Verse > Anthologies > Jessie B. Rittenhouse, ed. > The Second Book of Modern Verse
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Jessie B. Rittenhouse, ed. (1869–1948).  The Second Book of Modern Verse.  1922.
 
Love is a Terrible Thing
 
Grace Fallow Norton
 
 
I WENT out to the farthest meadow,
I lay down in the deepest shadow;
 
And I said unto the earth, “Hold me,”
And unto the night, “O enfold me,”
 
And unto the wind petulantly        5
I cried, “You know not for you are free!”
 
And I begged the little leaves to lean
Low and together for a safe screen;
 
Then to the stars I told my tale:
“That is my home-light, there in the vale,        10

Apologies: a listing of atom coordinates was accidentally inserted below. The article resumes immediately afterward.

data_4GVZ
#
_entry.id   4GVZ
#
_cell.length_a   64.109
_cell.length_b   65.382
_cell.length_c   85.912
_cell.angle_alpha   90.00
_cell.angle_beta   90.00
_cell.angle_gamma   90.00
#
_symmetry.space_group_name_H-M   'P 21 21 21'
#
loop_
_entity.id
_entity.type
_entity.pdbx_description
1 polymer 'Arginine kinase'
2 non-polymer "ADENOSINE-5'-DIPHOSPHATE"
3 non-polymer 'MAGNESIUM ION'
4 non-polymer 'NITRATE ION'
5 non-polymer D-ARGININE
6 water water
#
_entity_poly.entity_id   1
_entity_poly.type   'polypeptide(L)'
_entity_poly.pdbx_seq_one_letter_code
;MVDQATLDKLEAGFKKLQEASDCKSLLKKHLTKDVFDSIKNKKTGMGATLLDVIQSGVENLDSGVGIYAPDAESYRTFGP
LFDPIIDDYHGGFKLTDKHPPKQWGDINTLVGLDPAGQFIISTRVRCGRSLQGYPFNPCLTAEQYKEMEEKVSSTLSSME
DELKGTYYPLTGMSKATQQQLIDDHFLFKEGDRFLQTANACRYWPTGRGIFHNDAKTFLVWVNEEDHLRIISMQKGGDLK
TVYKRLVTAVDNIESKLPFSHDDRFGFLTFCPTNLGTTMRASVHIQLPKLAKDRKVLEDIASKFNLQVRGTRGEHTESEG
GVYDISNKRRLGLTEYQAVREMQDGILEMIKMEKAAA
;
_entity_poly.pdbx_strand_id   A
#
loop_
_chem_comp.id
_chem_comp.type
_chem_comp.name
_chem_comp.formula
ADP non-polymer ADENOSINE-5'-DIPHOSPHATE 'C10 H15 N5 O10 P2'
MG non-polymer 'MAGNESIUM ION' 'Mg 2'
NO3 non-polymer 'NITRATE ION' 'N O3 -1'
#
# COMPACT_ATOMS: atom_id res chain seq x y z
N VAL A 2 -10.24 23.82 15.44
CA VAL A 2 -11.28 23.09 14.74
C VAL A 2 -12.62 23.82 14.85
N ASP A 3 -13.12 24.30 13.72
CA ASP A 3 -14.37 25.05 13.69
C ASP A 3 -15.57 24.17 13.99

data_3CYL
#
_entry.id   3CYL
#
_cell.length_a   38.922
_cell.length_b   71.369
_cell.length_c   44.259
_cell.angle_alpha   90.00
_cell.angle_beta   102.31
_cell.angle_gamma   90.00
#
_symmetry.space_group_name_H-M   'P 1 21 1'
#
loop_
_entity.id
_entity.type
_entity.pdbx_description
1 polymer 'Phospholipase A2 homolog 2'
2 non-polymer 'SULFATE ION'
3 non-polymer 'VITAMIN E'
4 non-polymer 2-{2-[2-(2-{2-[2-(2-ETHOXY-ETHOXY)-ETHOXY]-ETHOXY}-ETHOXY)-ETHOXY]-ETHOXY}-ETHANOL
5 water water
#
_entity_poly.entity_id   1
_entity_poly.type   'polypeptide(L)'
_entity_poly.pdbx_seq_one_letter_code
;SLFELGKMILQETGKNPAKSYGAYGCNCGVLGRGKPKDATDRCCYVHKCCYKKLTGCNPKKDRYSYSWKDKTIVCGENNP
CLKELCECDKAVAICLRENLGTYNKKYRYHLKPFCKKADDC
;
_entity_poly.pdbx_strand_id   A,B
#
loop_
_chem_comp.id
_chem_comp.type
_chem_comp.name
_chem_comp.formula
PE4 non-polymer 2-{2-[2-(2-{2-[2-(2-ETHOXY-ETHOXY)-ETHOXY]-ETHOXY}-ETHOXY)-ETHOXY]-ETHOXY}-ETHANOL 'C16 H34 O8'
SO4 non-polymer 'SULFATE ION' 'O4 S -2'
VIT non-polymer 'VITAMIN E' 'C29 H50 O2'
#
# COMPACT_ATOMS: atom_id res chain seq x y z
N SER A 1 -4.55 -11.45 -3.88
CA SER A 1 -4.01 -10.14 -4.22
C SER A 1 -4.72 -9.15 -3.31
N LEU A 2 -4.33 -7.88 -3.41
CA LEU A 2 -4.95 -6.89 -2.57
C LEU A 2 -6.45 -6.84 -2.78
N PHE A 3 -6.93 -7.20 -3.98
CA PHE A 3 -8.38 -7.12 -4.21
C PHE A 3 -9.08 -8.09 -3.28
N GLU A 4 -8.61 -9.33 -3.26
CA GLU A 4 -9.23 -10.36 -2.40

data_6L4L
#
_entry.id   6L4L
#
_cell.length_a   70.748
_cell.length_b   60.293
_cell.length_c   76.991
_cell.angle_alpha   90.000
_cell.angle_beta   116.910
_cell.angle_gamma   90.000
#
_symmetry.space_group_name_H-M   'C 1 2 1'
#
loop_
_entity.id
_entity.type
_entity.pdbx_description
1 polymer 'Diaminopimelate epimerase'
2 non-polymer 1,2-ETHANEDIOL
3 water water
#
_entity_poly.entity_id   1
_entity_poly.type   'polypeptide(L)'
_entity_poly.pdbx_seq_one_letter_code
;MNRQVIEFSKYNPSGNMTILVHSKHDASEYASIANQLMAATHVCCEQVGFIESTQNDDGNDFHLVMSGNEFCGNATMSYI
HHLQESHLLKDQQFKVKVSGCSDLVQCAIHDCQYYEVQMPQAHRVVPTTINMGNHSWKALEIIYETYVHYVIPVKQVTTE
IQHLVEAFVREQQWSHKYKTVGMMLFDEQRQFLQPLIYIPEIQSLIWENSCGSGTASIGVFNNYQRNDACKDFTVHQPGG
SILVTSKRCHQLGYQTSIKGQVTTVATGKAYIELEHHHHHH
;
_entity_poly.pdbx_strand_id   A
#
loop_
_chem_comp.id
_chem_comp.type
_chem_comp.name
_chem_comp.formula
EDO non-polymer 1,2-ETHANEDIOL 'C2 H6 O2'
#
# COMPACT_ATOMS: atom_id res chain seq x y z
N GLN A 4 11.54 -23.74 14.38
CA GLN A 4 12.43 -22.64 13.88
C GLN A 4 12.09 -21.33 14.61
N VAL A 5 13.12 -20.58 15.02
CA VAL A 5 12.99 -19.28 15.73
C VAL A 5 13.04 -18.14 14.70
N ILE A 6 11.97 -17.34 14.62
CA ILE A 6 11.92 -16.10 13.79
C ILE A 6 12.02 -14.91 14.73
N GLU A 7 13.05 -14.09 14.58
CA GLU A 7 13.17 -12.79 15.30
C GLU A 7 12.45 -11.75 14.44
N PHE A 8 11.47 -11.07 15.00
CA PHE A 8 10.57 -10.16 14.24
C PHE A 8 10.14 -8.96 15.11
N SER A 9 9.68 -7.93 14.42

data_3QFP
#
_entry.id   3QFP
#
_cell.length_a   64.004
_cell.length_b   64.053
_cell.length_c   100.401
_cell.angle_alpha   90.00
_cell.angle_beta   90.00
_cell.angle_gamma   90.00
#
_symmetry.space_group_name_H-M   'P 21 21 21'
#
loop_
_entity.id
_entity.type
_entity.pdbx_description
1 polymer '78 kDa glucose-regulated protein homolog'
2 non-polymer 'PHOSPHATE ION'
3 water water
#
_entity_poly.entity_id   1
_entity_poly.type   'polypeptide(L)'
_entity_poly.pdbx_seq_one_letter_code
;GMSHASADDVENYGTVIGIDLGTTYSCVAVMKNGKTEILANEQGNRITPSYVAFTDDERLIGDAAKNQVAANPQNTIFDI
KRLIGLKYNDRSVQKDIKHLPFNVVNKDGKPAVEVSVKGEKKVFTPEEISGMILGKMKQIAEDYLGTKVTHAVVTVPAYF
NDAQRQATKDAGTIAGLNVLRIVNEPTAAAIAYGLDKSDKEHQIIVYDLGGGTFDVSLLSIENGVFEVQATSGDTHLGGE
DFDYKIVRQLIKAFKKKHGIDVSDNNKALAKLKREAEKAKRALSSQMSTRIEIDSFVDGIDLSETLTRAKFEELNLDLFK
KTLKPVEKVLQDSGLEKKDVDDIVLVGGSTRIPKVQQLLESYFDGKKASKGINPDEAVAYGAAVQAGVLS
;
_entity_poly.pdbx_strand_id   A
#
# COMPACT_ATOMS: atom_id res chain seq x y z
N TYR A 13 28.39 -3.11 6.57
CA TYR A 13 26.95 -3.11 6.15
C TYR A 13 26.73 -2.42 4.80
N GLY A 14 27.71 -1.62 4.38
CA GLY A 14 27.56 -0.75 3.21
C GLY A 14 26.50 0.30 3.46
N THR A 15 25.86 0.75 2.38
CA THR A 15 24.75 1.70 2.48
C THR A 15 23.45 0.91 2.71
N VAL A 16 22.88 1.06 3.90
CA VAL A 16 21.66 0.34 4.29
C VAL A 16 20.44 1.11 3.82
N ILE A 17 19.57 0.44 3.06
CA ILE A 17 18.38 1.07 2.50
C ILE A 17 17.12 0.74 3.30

“And O, I know that I shall return,
But let me lie first mid the unfeeling fern.
 
“For there is a flame that has blown too near,
And there is a name that has grown too dear,
And there is a fear …”        15
 
And to the still hills and cool earth and far sky I made moan,
“The heart in my bosom is not my own!
 
“O would I were free as the wind on wing;
Love is a terrible thing!”
 

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